However, yellow tomato leaves are quite different concerning nutritional deficiencies. In this case, concentrated spots are observed as dots or a superficial type, as if they had been burned.
Solution: There is no solution for phytotoxicity on already affected tomato leaves. The only thing we can do is to encourage the sprouting of new leaves and energetically stimulate the tomato plant. It is common to use a fertilizer suitable for tomato plants.
- Jack's Classic Tomato FeED 12-15-30 is formulated for vigorous plant growth from roots to green foliage, abundant flowering and fruit set for all tomato varieties and blooming vegetables.
- Includes a formula containing a micronutrient package of nutrients including Magnesium and Calcium. Magnesium helps with improved feeding results, under diverse soil and growing conditions. Calcium is an effective nutrient to help prevent blossom end rot.
- This 1.5 lb. tub of water soluable fertilizer can be used on all tomatoes, peppers, cucumbers, eggplant, squash and zuccini to help ensure continued growth and radiant health in your garden and backyard.
How to Treat Tomato Plant Leaves Turning Yellow
Here’s a step-by-step guide to treating yellow tomato leaves:
Identify the Cause of the Yellow Tomato Leaves. The first step in treating yellow tomato leaves is identifying the underlying cause.
Look closely at your tomato plants and determine what is causing the yellowing tomato leaves with the information provided in this article. Is it a nutrient deficiency, watering stress, pests, diseases, or environmental factors? Once you have identified the cause, you can take the necessary steps to treat the problem.
Remove Affected Leaves and Branches. Once you have identified the cause of the yellow tomato leaves, the next step is to remove the affected leaves and branches. This will help prevent the spread of any diseases or pests. Use a clean pair of scissors or pruning shears to cut off the affected parts of the plant. It is just a little trimming. Do not prune tomato plants at the right time of the year. Be sure to dispose of the diseased or infested plant parts away from your garden. Learn more about Prune Tomato Plants: How to Prune Tomato Plants for Maximum Yield & When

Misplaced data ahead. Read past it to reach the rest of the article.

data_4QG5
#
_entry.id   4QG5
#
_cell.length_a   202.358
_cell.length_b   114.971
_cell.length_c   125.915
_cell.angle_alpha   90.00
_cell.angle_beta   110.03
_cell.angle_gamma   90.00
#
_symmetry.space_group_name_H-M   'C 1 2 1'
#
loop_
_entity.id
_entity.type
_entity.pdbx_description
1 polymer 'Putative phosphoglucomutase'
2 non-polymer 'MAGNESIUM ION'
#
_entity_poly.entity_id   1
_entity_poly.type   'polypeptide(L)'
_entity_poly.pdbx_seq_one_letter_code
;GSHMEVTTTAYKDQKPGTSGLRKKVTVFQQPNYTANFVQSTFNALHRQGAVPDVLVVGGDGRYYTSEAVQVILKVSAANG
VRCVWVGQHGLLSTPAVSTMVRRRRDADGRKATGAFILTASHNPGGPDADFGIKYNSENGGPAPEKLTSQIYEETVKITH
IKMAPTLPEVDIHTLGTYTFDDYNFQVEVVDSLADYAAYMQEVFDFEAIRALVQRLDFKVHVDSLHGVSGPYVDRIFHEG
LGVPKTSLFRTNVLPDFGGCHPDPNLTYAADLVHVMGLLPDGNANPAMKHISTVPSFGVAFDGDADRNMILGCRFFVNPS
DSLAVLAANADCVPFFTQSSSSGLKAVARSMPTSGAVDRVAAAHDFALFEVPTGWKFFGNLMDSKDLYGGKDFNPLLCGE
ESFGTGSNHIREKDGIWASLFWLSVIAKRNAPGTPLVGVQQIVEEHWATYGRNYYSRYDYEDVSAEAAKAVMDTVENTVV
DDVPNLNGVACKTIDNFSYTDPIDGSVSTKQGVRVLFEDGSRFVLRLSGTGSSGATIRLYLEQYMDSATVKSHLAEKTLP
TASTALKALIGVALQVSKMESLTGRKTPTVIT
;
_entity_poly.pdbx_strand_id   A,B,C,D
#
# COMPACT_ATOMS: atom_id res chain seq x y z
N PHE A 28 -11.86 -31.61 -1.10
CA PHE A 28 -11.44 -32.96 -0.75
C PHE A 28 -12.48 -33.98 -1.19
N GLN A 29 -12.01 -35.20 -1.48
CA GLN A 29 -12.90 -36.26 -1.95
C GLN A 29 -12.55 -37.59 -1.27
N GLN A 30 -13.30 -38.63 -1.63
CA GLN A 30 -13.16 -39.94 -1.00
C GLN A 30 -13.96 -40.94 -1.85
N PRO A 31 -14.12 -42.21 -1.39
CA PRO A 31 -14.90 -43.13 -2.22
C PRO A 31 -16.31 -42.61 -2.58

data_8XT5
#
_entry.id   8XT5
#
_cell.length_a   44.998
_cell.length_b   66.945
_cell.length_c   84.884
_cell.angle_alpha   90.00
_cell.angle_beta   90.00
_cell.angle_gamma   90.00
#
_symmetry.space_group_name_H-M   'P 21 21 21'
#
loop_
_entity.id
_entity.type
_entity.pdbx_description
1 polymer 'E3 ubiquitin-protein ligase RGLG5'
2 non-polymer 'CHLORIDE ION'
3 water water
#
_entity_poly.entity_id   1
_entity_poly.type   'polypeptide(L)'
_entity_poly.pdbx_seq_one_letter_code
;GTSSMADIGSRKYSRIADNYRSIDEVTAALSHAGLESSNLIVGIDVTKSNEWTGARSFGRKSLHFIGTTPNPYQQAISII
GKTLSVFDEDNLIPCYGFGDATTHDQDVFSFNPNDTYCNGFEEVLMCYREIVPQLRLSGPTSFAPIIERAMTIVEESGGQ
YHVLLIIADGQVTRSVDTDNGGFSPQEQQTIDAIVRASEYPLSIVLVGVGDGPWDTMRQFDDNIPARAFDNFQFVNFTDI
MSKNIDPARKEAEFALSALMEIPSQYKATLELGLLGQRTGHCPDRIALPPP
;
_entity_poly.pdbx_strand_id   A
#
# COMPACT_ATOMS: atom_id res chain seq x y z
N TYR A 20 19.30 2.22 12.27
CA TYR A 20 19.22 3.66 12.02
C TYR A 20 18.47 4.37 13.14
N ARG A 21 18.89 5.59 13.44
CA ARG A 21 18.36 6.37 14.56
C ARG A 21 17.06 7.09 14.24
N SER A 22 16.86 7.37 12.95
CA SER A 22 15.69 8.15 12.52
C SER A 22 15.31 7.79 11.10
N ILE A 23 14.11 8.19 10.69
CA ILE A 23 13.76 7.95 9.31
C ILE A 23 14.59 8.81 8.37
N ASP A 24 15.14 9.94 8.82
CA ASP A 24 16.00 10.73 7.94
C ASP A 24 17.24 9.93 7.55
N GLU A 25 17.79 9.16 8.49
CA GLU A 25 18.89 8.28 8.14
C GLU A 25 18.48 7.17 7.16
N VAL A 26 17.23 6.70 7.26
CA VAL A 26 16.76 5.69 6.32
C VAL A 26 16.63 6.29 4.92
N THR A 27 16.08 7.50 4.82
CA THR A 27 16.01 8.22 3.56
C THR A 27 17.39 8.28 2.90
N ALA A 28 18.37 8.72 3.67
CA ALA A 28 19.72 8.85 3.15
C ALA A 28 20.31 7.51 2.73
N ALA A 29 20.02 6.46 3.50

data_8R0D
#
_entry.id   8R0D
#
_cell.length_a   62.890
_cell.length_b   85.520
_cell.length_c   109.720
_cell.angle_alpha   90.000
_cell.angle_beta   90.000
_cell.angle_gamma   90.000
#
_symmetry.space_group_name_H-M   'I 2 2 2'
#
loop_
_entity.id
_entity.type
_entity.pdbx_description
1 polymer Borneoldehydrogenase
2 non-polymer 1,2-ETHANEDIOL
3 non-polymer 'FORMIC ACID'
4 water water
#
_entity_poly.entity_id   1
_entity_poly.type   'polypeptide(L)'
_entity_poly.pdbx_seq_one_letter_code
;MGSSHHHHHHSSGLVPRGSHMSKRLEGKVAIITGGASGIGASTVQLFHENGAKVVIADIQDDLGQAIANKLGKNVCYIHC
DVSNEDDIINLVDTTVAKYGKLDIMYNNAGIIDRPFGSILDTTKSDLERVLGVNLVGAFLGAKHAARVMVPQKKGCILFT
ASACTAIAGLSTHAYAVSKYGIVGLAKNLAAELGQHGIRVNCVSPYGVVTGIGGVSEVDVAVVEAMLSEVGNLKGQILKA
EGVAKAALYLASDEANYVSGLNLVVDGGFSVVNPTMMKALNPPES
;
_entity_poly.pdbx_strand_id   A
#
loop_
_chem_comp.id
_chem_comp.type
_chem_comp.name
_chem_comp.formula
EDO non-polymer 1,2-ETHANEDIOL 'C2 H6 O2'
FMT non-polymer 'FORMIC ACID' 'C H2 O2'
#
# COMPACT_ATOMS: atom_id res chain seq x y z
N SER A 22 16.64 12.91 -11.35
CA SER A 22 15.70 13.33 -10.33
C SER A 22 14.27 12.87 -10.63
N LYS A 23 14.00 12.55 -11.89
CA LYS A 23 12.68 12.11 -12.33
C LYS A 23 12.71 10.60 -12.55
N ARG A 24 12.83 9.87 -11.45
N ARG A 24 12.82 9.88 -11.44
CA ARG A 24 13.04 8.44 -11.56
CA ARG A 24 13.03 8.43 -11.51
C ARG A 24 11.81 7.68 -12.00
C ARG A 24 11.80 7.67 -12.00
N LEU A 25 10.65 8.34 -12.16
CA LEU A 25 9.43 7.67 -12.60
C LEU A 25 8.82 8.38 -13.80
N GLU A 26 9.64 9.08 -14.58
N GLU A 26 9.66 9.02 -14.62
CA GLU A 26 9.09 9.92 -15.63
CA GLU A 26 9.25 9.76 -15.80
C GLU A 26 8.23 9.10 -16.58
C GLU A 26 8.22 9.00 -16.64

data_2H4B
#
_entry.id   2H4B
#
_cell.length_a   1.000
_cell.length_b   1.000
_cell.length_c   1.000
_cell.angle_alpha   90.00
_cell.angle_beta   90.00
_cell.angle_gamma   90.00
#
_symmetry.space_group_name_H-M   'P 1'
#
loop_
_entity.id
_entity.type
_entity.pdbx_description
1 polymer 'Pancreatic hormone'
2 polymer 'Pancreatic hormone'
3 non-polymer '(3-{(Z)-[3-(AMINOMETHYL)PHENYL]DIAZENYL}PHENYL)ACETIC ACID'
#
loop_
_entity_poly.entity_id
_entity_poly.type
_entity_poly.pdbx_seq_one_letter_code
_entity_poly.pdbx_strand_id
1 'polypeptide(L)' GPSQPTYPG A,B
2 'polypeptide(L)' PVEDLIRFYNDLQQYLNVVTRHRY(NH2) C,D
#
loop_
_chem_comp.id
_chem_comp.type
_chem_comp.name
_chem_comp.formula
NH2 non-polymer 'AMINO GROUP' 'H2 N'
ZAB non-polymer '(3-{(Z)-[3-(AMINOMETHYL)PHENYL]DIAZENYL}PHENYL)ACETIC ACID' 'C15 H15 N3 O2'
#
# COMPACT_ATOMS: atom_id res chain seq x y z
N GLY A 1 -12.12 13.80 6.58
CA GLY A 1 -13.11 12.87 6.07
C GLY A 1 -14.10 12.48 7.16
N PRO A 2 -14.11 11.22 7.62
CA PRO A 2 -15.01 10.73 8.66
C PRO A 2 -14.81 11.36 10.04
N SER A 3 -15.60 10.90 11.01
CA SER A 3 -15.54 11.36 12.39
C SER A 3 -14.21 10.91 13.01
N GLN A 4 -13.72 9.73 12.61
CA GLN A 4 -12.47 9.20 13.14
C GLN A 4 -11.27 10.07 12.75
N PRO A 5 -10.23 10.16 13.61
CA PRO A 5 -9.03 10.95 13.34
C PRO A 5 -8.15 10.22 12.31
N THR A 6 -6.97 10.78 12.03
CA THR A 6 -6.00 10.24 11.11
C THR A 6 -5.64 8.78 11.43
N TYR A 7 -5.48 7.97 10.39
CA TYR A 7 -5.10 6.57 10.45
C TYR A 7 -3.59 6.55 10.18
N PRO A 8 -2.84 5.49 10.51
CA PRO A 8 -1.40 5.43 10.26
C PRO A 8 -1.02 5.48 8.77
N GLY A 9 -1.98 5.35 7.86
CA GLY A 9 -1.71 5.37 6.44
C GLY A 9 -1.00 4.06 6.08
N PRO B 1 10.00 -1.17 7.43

Adjust Watering and Fertilization. After removing the affected leaves and branches, the next step is to adjust your watering and fertilization. Make sure you are watering your tomato plants correctly. They need consistent moisture but not waterlogged soil.
Fertilize your tomato plants regularly to ensure they get the nutrients they need to grow healthy and strong. Use a balanced NPK ratio, a little higher on potassium (nitrogen, phosphorus, and potassium) fertilizer, like 18-18-21, 12-15-30, or similar balances are suitable as a tomato fertilizer.
Use Organic Pesticides or Fungicides. If pests or diseases are causing the yellowing of your tomato leaves, it’s important to treat them with organic pesticides or fungicides. Organic pest control methods are better than chemical insecticides because they are safer for you and the environment. Neem oil, insecticidal soap, and garlic spray are all effective organic pest control methods. Copper fungicides are a good option for treating fungal diseases.
Conclusions Keep Your Tomato Plants Healthy and Thriving
Yellow tomato leaves are a common problem gardeners face, but they can be treated and prevented with a few simple steps.
By identifying the underlying cause, removing affected leaves and branches, adjusting watering and fertilization, using organic pesticides or fungicides, and practicing prevention tips, you can keep your tomato plants healthy and vibrant all season long.
With these tips, you can enjoy a bountiful tomato harvest and keep your garden healthy and thriving.
Growing tomatoes in times of intense climate change can be challenging. Intense drought, high temperatures, untimely frosts, etc. A great option to save water in your crops and grow all year round in the greenhouse is to opt for hydroponic crops. You can learn more by following the link: How to Grow Hydroponic Tomatoes